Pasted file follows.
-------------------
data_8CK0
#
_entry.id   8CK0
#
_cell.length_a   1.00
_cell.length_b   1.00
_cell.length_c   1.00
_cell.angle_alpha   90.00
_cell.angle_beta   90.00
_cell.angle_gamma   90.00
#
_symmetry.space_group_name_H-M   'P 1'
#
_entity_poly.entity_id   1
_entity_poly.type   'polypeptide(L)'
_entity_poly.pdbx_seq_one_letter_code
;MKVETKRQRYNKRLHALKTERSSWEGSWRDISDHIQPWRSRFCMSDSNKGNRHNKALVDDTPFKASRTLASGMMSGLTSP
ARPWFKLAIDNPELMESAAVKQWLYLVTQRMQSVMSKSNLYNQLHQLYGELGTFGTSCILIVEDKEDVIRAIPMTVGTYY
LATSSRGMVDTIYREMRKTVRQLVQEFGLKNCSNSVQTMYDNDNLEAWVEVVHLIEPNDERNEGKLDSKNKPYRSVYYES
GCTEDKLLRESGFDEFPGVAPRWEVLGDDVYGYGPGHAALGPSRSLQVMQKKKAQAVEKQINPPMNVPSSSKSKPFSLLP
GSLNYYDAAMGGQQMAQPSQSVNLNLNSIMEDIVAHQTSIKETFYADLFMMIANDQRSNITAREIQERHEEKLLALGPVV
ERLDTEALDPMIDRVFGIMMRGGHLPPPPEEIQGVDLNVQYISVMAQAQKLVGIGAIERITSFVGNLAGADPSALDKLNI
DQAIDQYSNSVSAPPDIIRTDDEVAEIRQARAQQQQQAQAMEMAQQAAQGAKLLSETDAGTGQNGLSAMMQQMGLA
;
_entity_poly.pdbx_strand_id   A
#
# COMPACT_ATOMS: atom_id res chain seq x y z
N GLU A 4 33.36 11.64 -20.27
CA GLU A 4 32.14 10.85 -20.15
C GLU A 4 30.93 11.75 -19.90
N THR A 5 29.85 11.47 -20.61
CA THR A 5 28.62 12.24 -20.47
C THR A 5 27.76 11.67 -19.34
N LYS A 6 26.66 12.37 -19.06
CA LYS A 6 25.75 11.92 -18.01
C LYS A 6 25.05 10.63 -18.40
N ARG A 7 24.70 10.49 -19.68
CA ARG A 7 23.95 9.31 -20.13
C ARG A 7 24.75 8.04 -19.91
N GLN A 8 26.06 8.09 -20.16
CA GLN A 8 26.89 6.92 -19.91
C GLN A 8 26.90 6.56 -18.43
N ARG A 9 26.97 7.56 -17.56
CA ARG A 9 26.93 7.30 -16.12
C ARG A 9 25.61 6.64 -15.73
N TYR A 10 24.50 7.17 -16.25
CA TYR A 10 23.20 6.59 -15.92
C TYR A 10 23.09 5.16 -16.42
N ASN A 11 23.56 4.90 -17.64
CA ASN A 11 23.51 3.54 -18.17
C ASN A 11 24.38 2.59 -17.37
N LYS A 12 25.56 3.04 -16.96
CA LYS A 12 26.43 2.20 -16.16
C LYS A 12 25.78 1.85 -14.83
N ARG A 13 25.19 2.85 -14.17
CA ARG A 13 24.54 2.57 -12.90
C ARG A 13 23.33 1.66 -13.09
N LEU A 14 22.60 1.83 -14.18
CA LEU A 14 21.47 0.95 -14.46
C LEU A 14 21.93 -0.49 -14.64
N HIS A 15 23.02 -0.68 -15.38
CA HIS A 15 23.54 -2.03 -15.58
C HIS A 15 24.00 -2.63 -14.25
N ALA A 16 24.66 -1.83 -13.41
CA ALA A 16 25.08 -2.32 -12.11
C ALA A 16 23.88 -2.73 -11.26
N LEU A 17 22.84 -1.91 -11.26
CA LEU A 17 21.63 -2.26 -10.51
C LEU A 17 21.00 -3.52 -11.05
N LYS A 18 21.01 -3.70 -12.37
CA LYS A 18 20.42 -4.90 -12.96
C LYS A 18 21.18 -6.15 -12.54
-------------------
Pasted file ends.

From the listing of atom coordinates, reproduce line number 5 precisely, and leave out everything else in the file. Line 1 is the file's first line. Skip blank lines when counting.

_cell.length_a   1.00